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farro(italian) emmer wheat

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malalaro's picture
malalaro

farro(italian) emmer wheat

After reading some comments on emmer wheat I came across this site.

Can anyone tell me what Italians use Emmer wheat for, has it any quality's that modern wheat has lost. I was told it translated to spelt but this is not true? Wednesday 30th july 2008 at 10.10 ireland.

dougal's picture
dougal

There's lots of confusion and opinion about the IDs.

 

My understanding is that the problem is with the italian word "farro" - and that the problem is that it is a general, not a specific, term.

Here's a reference:

Quote:
... Triticum monococcum L., Triticum dicoccon Schrank (emmer), and Triticum spelta L. (spelt). In Italy, all three species are collectively referred to as farro ...
and that is from three Italian food scientists investigating contamination in "farro". http://www.ingentaconnect.com/content/iafp/jfp/2005/00000068/00000002/art00031

However, I believe that both Monococcum ("Einkorn") and Dicoccum ("Emmer") are rather rarer than Spelt.

 

What is it used for? Well, AFAIK in Italy "farro" is usually served as steamed or boiled grain as a starchy filler/carrier - in the same sort of way that rice (or pearl barley) is eaten. But its tastier than rice or barley...

Here's a hot veg dish http://www.independent.co.uk/life-style/food-and-drink/recipes/farro-with-broadbeans-peas-asparagus-and-spinach-855975.html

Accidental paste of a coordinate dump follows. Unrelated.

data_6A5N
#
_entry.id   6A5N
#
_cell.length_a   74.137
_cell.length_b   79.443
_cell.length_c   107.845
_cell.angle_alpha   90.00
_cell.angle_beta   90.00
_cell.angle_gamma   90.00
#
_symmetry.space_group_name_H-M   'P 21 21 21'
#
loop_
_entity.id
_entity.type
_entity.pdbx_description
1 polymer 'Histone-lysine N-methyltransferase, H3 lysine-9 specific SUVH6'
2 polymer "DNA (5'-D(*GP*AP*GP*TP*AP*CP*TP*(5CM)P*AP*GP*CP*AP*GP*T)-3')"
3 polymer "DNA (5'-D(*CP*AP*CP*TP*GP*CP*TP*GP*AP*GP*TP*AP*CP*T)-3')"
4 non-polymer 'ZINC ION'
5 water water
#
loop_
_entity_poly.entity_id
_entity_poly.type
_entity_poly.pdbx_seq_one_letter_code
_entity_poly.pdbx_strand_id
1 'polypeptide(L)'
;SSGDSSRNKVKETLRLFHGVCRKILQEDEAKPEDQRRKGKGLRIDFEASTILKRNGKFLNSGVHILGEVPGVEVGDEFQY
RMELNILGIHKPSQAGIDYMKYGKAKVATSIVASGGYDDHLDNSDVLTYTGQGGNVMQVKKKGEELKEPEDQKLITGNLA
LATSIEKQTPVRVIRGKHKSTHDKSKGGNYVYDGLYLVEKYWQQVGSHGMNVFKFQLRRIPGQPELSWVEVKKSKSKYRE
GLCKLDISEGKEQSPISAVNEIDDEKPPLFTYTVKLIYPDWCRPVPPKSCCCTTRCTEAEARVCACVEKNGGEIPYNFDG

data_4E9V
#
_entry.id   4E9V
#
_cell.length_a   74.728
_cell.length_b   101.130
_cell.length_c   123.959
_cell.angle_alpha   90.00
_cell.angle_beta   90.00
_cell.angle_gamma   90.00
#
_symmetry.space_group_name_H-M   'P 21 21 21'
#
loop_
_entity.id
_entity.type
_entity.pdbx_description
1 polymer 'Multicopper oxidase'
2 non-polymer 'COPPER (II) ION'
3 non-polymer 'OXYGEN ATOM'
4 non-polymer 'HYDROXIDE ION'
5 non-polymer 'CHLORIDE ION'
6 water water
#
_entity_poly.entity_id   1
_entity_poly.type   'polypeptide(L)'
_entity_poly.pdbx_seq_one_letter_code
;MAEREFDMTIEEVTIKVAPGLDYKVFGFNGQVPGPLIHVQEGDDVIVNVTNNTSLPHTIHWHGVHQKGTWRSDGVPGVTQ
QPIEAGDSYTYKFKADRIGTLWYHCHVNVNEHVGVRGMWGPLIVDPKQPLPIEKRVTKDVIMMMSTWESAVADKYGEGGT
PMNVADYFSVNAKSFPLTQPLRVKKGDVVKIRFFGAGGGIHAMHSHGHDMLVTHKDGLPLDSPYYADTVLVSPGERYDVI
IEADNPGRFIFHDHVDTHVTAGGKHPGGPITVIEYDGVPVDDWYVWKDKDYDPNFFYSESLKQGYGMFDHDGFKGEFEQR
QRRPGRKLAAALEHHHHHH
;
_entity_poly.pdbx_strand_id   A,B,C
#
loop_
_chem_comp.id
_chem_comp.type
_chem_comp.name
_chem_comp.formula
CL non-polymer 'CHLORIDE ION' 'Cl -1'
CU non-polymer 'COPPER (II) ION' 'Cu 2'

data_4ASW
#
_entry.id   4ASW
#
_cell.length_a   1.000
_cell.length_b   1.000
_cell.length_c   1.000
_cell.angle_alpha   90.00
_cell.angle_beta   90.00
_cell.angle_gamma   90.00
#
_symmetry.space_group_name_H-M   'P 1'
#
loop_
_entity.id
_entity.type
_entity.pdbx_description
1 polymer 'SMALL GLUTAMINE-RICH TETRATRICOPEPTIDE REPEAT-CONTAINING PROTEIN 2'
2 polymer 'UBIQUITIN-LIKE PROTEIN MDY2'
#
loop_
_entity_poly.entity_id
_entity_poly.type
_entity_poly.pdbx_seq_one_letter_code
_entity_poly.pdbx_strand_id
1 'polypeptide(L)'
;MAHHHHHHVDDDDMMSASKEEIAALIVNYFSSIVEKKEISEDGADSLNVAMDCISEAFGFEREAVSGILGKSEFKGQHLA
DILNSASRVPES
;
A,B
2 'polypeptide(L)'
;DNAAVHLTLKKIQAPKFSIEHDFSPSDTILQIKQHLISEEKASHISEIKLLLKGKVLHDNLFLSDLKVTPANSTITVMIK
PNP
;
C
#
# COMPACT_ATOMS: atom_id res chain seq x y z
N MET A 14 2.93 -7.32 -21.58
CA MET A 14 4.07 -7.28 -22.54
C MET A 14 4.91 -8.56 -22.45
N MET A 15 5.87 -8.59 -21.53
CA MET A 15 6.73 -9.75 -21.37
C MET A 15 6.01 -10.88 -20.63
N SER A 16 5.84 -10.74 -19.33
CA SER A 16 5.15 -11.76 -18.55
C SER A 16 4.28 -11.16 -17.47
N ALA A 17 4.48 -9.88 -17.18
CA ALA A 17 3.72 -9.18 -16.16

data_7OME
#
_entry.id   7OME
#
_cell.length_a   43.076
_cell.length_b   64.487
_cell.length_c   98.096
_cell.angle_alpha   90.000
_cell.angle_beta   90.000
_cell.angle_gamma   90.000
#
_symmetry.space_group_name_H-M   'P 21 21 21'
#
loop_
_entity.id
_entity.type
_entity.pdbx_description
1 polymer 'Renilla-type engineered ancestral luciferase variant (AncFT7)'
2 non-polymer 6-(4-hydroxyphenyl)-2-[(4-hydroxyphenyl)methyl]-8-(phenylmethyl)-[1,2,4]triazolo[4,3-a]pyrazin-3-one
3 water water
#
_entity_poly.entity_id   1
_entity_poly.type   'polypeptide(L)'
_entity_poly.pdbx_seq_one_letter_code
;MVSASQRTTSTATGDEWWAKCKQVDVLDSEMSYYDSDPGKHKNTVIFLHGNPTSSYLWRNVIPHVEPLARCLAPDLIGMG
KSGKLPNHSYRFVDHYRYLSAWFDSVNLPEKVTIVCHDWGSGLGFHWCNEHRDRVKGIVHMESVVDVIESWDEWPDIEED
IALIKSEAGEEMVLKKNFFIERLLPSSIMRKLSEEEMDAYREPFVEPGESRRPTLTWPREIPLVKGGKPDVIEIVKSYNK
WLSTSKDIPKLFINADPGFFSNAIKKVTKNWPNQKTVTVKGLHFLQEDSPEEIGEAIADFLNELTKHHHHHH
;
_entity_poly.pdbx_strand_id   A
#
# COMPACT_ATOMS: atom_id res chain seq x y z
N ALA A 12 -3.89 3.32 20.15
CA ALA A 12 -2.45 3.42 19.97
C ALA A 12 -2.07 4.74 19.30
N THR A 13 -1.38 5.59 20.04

And a cold salad http://www.guardian.co.uk/lifeandstyle/2008/may/28/recipe.foodanddrink

And a soup http://uktv.co.uk/food/recipe/aid/599198

 

In the UK, you can buy pre-cooked "farro" grain - for example - the Valfrutta brand (available at least from Waitrose & Ocado):

http://tinyurl.com/6yu5b5

interestingly, the big writing on the tin says "Spelt" and the small print ingredients listing says "Farro". Go figure!

 

I've used both the tinned cooked grains (occasionally) and spelt flour (often) in my bread baking. It has a pleasant slightly nutty flavour. But because of a lower gluten content, the dough (and bread) rises differently - less!

It makes good nutritional sense to eat a well-varied diet.

I think you'd do better to worry about modern industrial breadmaking than about modern strains of wheat. Check out the Chorleywood Bread Process...

 

EDITED the link to tinned steamed Spelt grain ("farro") at Ocado -- it has a strange "|" character which broke the linking, but hopefully, it works via tinyurl...

Mini Oven's picture
Mini Oven
dabrownman's picture
dabrownman

classify their farro (3 kinds) by size of kernel too..... einkorn - small, emmer - medium and spelt - large.  The current farro sold at Whole foods is Emmer but they also have sold einkorn as farro too in the past - you just  have to have to look at the size to know which one you are really buying - they sell spelt separately,